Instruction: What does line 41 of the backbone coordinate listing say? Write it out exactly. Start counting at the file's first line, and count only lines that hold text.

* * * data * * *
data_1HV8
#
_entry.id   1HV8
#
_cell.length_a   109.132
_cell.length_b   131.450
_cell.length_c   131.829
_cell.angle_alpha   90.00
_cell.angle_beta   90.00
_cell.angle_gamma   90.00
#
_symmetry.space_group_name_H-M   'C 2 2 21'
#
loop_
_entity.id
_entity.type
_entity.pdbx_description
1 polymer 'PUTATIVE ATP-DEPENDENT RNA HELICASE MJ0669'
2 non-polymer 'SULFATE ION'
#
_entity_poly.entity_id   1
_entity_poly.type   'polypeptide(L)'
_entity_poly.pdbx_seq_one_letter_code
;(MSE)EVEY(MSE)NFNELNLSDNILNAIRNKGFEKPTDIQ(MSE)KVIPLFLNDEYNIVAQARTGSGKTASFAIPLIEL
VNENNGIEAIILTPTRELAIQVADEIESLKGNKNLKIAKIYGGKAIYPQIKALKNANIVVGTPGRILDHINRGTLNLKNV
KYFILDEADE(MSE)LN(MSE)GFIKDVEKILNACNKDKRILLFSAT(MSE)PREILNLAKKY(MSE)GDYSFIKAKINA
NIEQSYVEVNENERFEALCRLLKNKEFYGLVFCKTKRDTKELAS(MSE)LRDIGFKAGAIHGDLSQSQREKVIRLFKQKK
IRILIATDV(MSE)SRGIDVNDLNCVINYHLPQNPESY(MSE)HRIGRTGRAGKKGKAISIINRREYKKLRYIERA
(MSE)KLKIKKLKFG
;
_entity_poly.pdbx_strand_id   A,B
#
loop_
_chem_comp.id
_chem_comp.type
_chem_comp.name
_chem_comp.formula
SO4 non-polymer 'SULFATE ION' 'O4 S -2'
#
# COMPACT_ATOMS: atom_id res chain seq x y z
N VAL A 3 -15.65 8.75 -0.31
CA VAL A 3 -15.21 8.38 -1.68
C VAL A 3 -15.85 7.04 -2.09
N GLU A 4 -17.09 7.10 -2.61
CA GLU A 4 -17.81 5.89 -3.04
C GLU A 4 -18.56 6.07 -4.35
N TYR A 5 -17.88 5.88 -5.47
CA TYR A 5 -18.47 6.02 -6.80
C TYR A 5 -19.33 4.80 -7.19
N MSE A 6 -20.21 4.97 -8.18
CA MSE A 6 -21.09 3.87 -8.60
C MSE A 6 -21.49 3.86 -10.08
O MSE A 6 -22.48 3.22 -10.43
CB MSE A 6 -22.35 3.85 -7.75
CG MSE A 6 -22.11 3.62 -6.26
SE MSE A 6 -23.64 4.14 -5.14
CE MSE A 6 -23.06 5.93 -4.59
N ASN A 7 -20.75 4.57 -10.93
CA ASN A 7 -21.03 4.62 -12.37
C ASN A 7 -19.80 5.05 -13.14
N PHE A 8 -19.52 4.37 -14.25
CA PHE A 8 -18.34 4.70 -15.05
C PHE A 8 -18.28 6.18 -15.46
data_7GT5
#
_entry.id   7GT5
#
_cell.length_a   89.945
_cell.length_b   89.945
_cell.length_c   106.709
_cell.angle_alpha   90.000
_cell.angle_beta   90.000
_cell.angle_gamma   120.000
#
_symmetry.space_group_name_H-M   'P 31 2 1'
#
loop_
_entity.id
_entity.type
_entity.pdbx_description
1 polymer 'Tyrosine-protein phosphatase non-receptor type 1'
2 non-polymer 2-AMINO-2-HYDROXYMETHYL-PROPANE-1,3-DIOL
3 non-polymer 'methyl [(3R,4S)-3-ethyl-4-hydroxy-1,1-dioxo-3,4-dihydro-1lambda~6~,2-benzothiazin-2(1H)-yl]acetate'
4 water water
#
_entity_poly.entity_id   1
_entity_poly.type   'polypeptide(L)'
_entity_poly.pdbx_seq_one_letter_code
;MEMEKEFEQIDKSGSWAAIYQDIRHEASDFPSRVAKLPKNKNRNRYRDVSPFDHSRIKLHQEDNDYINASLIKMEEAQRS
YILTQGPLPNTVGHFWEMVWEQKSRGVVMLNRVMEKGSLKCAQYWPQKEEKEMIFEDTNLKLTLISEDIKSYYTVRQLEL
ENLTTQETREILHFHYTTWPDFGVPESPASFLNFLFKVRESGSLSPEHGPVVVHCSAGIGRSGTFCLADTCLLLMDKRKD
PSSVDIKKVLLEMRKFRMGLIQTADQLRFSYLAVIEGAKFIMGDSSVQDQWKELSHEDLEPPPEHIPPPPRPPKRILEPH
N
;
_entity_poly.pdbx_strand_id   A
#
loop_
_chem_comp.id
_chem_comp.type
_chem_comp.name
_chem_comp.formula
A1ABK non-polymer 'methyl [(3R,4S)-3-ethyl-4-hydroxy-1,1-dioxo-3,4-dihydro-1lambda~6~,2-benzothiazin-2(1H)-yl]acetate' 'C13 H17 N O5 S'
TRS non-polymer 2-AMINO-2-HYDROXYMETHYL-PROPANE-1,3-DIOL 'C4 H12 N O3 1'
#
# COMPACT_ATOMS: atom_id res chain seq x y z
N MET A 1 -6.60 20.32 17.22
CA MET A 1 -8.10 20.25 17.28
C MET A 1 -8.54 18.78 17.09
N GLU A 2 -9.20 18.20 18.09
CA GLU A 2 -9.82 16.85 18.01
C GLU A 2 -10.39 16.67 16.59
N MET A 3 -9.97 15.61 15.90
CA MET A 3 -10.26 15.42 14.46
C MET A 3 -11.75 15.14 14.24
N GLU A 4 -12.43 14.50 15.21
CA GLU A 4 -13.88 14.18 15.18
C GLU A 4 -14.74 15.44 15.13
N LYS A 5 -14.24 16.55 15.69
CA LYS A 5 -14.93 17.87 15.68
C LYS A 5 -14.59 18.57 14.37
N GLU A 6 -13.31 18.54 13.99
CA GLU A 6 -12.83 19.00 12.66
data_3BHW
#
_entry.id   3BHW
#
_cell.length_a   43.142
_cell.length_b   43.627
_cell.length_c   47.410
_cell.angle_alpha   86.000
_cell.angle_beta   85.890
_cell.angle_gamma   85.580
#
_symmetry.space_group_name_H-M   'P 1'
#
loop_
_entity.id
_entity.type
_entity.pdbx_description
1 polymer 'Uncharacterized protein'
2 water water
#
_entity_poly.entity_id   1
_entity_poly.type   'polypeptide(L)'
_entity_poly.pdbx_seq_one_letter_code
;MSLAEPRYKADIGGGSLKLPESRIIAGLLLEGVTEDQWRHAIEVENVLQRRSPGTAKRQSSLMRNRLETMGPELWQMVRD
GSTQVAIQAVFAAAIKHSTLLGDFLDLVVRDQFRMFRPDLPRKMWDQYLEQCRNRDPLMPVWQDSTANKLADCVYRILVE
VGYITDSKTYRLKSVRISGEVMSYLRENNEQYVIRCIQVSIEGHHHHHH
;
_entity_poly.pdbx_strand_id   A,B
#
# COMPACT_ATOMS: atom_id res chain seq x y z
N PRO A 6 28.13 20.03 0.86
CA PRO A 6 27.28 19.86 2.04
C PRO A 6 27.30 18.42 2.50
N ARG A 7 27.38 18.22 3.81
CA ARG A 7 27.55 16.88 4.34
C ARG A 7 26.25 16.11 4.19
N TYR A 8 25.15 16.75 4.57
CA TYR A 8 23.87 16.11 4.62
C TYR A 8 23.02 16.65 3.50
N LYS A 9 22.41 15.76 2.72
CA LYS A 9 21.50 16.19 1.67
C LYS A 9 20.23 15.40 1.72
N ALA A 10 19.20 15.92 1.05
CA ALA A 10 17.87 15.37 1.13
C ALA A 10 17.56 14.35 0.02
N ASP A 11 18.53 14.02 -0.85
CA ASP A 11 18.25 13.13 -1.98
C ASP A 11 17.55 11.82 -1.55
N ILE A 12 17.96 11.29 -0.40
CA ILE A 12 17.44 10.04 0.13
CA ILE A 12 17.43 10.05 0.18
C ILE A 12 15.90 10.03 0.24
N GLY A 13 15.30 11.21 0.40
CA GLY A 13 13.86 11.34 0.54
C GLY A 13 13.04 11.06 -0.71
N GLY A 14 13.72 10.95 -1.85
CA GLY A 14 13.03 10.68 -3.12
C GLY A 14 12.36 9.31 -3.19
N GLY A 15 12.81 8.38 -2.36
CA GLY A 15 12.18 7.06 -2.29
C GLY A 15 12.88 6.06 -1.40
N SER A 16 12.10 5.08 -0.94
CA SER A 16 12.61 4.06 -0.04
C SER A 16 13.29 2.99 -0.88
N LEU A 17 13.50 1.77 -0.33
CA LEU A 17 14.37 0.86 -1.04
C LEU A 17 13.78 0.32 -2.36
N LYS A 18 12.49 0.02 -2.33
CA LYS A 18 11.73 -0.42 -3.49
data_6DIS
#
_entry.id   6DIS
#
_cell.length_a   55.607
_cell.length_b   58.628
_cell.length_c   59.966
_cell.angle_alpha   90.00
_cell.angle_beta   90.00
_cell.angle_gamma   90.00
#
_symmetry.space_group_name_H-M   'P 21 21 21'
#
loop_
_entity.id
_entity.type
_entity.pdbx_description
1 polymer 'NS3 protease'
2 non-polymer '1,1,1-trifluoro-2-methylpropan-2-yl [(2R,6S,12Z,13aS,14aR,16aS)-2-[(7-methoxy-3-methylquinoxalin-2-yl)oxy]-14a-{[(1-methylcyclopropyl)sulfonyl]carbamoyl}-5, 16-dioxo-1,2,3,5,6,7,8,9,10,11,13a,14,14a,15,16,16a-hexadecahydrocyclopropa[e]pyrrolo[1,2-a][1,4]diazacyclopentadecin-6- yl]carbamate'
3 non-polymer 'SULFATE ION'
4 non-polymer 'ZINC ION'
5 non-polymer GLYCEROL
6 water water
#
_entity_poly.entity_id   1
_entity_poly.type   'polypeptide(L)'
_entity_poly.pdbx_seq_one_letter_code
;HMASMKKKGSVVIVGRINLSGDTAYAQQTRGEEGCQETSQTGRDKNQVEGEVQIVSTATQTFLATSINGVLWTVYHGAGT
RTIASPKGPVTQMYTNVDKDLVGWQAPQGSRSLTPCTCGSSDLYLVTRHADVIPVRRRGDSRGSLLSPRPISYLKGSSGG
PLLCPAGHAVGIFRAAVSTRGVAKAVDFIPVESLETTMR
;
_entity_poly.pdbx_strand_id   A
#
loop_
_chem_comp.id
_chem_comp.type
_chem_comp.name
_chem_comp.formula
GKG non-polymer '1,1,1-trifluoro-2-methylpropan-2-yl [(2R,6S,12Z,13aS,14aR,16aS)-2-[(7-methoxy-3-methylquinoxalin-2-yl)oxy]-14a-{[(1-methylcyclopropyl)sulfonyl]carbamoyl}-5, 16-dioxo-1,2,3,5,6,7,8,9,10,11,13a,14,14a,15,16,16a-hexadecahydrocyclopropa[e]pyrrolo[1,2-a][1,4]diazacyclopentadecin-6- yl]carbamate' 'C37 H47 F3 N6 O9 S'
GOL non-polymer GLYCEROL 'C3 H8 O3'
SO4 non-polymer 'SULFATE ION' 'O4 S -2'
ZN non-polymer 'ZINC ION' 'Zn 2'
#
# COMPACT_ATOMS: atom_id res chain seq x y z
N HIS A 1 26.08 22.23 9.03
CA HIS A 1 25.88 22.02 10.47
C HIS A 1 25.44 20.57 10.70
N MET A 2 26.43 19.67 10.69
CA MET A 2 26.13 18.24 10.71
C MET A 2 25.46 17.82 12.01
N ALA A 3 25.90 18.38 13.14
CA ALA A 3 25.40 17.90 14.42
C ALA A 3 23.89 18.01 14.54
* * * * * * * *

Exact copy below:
N VAL A 3 -15.65 8.75 -0.31